General Election 2019: Why abstaining is perfectly reasonable – Bill Jamieson

Voting is a hard-won right but Bill Jamieson is unexcited by the coming general election (Picture: Christopher Furlong/Getty Images)
Voting is a hard-won right but Bill Jamieson is unexcited by the coming general election (Picture: Christopher Furlong/Getty Images)
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Politicians who break pledges, repeatedly switch policies and join different parties make Bill Jamieson question whether it’s worth voting in the general election.

Is there a respectable case for not voting in the upcoming election? When trust in party leaders and politicians is so low, why vote for any of them?

It may well be that rising support for the SNP in recent opinion polls is less a conversion to independence than Scots voter disenchantment with Westminster and a marked decline in respect for the UK Parliament.

But across the UK, there are many so disillusioned by the behaviour in the Commons and distrustful of MPs that not voting is coming to be seen as a frequently voiced and even respectable choice.

For a country once regarded as a parliamentary exemplar, one in which generations came to regard voting not only as a right but also a duty, we may be witnessing the transformation of “the silent majority” into one altogether more sullen and mutinous.

READ MORE: General Election 2019: Second indyref vote at heart of SNP campaign

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Lack of trust has become the default refrain of many. We have lost count of the number of times that Boris Johnson has gone against his own word – “out by Hallowe’en ... do or die” – and the occasions that he has “misspoke”.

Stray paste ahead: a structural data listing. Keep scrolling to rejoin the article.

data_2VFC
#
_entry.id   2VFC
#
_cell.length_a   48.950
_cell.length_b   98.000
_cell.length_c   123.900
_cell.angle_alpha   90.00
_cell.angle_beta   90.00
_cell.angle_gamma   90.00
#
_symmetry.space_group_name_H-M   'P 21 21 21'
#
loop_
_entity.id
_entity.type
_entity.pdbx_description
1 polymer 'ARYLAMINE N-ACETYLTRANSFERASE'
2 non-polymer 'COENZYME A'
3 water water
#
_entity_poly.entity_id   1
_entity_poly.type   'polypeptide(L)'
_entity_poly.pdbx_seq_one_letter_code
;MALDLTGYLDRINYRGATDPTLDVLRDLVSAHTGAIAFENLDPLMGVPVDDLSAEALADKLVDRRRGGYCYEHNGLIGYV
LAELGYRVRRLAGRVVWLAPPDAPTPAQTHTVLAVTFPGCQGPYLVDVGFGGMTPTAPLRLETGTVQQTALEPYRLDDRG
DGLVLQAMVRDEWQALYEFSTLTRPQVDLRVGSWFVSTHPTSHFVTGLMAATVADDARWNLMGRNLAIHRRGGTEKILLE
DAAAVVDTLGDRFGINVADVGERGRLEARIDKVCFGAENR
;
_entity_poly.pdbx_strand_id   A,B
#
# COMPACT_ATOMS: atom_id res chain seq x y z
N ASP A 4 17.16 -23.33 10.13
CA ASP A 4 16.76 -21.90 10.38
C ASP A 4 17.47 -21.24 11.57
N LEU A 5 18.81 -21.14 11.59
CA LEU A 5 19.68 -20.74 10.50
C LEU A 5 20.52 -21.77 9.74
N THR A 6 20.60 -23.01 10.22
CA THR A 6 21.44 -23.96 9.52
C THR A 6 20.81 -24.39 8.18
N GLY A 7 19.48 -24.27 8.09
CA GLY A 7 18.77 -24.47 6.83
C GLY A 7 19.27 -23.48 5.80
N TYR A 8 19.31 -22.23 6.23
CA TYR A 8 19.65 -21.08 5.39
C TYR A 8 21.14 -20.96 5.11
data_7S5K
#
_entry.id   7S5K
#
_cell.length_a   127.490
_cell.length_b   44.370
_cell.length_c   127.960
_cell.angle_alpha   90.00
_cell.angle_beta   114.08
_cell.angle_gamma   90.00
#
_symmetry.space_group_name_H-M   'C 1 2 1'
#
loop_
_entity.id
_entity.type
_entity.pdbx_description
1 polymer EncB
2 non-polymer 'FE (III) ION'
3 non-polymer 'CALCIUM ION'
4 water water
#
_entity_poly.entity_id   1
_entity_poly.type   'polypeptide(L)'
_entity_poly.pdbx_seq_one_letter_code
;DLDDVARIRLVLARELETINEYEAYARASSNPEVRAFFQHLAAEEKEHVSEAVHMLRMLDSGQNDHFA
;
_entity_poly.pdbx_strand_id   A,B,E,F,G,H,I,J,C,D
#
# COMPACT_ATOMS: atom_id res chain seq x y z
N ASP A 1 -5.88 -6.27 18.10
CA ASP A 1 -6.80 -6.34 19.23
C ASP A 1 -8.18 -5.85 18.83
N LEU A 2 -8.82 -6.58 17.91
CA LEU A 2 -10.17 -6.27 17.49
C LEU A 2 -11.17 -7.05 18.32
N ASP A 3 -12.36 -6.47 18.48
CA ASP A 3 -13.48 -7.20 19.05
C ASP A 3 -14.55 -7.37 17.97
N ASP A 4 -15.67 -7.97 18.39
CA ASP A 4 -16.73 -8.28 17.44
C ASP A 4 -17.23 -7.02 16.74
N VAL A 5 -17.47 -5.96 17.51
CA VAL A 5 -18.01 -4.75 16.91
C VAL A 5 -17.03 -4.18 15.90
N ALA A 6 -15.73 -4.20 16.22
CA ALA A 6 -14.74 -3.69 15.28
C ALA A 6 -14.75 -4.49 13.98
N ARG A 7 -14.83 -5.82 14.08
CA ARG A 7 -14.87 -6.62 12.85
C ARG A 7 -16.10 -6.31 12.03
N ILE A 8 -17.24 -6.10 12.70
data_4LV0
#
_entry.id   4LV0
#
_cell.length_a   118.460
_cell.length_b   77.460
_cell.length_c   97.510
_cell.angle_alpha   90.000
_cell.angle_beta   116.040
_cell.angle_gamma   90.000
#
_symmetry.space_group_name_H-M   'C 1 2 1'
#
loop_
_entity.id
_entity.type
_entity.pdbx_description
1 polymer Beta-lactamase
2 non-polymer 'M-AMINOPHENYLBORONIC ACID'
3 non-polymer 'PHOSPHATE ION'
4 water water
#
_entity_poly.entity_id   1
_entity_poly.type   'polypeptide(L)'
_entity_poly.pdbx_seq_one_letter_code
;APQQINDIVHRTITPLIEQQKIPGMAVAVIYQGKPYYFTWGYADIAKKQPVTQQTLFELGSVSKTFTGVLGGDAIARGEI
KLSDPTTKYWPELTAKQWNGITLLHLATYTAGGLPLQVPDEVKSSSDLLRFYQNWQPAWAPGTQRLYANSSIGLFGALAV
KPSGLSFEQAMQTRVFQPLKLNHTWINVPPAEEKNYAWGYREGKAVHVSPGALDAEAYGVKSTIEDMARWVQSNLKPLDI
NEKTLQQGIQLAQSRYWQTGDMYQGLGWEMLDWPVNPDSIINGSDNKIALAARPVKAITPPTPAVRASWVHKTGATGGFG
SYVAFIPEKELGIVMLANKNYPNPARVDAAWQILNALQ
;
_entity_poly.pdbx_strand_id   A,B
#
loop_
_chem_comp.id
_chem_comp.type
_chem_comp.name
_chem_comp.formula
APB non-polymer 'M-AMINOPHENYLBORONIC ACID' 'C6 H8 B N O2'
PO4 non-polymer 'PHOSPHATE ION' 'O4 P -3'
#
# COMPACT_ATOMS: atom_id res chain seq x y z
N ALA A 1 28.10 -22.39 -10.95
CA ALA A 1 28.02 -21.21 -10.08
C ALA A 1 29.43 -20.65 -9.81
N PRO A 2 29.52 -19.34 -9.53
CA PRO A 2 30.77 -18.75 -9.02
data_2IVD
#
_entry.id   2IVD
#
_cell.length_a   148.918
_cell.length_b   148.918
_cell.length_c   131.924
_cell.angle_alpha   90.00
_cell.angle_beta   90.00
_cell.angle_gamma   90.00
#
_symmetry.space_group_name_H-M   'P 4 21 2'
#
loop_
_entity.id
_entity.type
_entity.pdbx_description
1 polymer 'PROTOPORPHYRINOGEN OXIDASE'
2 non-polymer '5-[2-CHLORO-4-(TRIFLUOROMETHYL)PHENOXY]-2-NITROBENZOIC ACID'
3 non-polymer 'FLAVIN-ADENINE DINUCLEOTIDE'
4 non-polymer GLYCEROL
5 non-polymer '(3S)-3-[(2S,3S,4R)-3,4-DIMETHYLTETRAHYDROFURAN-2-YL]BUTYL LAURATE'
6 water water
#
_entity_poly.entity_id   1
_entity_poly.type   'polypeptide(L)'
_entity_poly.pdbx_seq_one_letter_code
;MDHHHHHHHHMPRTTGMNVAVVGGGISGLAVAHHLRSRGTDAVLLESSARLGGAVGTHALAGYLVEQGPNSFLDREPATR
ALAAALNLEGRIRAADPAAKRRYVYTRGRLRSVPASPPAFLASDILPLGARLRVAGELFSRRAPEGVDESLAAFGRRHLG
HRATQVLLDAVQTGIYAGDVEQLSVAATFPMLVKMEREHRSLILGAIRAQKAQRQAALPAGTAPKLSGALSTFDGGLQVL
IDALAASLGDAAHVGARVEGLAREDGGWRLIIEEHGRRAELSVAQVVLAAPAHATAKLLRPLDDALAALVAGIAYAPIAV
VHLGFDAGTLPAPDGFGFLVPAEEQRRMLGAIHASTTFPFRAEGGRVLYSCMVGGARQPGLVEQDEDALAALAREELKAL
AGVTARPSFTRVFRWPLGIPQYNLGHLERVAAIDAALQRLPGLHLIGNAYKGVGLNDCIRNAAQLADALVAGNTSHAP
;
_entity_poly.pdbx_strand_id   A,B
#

Labour leader Jeremy Corbyn has constantly accused him of being untrustworthy. Yet on Monday of this week, he declared his opposition to a December election – and barely 24 hours later he was all for it.

Leaky riverboat heads for Niagara

Corbyn was for years a critic of the EU, and he struggled to endorse Remain in the EU referendum. Now Labour is predominantly a Remain party – or appears to be.

The Liberal Democrats supported the EU referendum back in 2016 and voted to enact Article 50. Then they supported a second referendum. Now their leader Jo Swinson has pledged to campaign vehemently for Remain.

Not all Conservatives are happy with this election. Like passengers on a leaky riverboat, they may have cheered when it finally broke free of bindweed on the bank only to hear once in mid-stream the roar of Niagara ahead.

They also question key features of the Withdrawal Deal which would keep Northern Ireland signed up to single-market regulations devised by Brussels and enforced by EU courts.

As if all this was not enough, can individual MPs be trusted when party discipline has broken down and several have quit the party and hopped, skipped and jumped to join other parties – The Independent Group, Change UK, and the Lib Dems?

Time was when standing for a party indicated commitment to a basic philosophy and set of beliefs. Yet MPs such as Sarah Wollaston, Rory Stewart, Anna Soubry, Chuka Umunna and Heidi Allen have deserted party constituents under a self-declared ‘Right to Roam’. Who can voters trust not to follow suit?

Blackford’s new record

Given this breakdown in party loyalties, it would seem perfectly respectable to choose not to vote. Many may also find themselves too afraid to voice an opinion in the face of bitter, accusatory campaigning and lack of civility.

How telling it was on the Scottish independence referendum campaign that many such older, ‘silent’ voters were overlooked by campaigners and pollsters. The result was not nearly as narrow as those, hearing only the noisy clamour of the activists, had supposed.

But do we really have a right to opt out? Exasperated as many may be, voting has been a hard-won right. And more often than not, there is no ‘perfect’ choice on offer but a choice of the least bad option.

And if we don’t vote, how can we complain if the result is another hung parliament, or the continuing appearance of all-too-wearisomely familiar protagonists on both sides whose attack lines have been so often repeated with neither charm nor humour that our own lips move before the soundbites are uttered?

Can we endure yet more of the relentlessly repetitive SNP Commons leader Ian Blackford on those College Green interviews, a phenomenon that has given rise to a new record: the shortest possible interval in recorded time – that between his appearance and the hitting of TV channel switch buttons across the country.

Gagging to vote? For once, the prospect of an election fails to excite me. Can’t wait till it’s over. See you on the other side!